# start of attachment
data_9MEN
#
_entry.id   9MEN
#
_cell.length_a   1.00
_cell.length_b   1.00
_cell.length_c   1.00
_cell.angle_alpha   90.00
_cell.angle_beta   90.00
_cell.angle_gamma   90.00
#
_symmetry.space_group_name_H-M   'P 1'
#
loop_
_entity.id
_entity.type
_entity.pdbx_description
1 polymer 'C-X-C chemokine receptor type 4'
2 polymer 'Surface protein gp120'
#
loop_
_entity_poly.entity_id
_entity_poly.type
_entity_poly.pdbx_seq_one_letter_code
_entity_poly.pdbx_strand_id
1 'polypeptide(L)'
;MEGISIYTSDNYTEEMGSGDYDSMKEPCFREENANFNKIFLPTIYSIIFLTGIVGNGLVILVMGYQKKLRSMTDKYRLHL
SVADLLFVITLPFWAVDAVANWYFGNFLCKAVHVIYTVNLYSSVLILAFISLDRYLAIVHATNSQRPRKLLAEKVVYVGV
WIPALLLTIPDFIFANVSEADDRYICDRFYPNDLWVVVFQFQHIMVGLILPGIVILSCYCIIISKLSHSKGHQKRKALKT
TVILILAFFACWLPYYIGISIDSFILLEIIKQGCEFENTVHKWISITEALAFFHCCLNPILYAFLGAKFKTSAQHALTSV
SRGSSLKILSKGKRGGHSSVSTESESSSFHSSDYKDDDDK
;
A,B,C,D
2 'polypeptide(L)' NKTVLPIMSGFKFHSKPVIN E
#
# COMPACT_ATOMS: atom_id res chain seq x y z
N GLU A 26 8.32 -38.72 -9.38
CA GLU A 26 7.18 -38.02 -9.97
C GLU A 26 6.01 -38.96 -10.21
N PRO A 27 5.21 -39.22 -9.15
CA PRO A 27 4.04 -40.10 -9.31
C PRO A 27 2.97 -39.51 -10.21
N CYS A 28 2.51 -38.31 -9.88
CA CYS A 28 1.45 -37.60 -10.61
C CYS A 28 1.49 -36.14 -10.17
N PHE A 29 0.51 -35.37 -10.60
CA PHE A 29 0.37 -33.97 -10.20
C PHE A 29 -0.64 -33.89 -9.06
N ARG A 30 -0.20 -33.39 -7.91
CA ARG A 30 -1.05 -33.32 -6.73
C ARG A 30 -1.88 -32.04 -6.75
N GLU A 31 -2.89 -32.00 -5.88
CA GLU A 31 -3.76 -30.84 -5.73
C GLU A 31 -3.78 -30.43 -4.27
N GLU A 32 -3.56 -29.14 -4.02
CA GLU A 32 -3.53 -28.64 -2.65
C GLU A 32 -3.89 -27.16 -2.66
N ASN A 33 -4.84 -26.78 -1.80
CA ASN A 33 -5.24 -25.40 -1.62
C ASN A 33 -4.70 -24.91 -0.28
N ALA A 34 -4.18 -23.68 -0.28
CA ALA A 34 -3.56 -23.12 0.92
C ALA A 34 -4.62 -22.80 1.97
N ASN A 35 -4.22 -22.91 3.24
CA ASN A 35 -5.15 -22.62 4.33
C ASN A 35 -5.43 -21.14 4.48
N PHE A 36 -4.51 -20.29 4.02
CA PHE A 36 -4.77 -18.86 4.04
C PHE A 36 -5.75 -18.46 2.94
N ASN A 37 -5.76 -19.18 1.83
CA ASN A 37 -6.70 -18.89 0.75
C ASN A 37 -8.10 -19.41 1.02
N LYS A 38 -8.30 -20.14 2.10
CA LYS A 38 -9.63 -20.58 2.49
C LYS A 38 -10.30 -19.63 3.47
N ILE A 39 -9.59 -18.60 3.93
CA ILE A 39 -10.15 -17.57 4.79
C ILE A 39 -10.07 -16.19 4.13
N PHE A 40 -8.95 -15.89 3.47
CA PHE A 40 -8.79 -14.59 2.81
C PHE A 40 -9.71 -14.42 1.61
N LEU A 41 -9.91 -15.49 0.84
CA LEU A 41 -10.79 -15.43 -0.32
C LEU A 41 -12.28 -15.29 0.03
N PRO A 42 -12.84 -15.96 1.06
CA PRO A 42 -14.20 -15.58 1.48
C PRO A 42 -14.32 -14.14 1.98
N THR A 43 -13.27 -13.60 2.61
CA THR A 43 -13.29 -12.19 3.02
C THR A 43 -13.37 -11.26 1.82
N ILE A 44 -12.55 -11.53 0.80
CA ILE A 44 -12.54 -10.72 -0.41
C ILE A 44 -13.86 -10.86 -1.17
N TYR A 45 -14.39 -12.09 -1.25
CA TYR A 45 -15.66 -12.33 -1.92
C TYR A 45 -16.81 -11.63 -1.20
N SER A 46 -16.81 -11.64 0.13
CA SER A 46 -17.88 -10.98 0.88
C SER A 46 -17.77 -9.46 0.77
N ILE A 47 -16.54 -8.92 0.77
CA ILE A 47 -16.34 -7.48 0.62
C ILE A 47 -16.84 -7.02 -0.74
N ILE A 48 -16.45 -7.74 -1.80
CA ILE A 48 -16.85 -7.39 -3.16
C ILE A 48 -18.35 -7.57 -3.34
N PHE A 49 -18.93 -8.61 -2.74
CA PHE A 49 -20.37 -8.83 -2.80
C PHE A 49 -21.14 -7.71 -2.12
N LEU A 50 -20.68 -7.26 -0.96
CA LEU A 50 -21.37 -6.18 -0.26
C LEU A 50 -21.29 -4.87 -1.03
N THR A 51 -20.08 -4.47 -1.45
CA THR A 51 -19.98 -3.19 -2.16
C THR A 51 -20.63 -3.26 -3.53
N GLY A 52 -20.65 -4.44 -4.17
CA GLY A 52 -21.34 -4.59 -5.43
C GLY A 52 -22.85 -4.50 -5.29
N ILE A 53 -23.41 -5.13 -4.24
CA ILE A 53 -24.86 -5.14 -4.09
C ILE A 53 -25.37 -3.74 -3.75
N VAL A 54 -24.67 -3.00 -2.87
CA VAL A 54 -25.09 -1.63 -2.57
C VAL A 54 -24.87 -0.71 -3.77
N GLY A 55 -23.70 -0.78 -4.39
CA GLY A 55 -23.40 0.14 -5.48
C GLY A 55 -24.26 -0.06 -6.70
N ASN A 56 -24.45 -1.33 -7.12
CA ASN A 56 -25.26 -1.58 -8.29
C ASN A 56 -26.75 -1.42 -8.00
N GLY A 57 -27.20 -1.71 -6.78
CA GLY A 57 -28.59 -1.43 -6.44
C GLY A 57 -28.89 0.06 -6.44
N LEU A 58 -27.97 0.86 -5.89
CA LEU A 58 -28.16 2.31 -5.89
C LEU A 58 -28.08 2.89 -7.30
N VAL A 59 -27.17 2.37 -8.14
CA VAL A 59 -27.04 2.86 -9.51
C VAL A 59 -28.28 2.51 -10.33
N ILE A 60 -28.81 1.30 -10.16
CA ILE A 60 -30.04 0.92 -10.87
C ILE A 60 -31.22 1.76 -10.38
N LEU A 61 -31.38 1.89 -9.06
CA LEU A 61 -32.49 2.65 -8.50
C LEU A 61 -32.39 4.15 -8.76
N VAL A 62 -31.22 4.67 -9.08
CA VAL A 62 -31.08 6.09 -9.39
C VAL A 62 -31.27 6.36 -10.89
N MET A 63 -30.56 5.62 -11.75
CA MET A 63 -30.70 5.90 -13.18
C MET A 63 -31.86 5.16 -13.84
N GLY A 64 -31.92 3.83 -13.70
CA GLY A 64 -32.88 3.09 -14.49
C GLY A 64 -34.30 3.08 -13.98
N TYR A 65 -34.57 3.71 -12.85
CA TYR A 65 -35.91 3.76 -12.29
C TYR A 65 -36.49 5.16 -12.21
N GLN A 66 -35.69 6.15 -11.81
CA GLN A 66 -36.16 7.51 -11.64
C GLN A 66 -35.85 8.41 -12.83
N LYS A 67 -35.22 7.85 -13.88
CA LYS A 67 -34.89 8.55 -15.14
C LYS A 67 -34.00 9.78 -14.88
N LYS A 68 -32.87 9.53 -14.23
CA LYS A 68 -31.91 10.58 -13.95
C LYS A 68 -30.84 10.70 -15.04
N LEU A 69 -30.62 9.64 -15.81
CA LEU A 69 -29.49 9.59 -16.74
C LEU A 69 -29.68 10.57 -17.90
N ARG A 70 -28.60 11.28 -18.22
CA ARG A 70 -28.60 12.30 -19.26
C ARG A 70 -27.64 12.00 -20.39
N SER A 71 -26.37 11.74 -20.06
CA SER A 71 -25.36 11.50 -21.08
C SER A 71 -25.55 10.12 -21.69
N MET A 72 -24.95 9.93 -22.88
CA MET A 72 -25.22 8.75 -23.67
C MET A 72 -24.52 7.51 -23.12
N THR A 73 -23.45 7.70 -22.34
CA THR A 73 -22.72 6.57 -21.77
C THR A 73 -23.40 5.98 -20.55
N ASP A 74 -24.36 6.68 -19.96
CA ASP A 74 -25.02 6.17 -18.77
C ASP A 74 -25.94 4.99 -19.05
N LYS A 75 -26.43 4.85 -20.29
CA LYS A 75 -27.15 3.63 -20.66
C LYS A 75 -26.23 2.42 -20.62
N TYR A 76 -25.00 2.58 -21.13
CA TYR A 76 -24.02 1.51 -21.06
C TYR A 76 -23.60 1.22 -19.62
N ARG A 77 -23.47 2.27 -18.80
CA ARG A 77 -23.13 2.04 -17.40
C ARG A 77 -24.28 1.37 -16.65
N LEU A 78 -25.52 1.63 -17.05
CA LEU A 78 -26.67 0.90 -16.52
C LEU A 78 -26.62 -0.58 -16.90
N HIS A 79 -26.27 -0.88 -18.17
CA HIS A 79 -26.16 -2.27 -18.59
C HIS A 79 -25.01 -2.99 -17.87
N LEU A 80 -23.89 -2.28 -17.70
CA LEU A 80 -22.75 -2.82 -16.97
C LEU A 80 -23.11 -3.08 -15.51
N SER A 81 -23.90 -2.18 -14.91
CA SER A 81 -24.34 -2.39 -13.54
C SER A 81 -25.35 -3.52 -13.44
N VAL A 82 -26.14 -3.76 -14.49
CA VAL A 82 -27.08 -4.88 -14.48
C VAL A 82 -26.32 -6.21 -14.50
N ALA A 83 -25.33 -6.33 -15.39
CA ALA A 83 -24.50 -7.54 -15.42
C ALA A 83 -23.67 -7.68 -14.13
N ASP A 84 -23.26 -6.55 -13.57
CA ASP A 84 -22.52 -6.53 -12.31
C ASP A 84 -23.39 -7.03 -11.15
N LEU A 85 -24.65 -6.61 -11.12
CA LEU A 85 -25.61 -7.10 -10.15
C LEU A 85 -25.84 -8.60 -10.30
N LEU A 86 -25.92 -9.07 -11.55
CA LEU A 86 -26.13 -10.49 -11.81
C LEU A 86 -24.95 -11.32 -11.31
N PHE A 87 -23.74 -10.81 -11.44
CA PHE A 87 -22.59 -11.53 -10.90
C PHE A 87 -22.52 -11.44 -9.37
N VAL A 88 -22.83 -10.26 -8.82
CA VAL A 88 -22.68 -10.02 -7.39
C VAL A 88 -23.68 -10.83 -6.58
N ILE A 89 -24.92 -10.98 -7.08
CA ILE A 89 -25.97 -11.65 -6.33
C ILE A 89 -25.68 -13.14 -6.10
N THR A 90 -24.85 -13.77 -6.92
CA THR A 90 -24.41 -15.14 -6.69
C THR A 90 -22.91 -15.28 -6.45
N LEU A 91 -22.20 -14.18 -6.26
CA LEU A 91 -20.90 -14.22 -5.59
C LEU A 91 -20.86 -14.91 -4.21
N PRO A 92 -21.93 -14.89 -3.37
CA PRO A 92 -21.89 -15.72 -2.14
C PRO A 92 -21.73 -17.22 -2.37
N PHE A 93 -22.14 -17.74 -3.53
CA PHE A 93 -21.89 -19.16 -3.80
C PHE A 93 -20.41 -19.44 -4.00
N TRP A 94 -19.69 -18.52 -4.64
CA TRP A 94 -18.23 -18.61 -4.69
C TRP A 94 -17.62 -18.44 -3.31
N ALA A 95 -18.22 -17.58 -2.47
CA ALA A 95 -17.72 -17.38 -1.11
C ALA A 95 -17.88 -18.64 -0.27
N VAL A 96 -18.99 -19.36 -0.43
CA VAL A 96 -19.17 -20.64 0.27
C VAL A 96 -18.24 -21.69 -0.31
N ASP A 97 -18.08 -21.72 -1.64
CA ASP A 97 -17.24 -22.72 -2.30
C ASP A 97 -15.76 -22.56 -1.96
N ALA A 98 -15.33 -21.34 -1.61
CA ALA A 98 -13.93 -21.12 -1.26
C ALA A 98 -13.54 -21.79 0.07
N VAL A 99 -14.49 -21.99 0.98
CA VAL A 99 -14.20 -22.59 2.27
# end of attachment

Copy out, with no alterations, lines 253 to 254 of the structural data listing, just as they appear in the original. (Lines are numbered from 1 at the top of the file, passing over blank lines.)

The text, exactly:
N ALA A 98 -15.33 -21.34 -1.61
CA ALA A 98 -13.93 -21.12 -1.26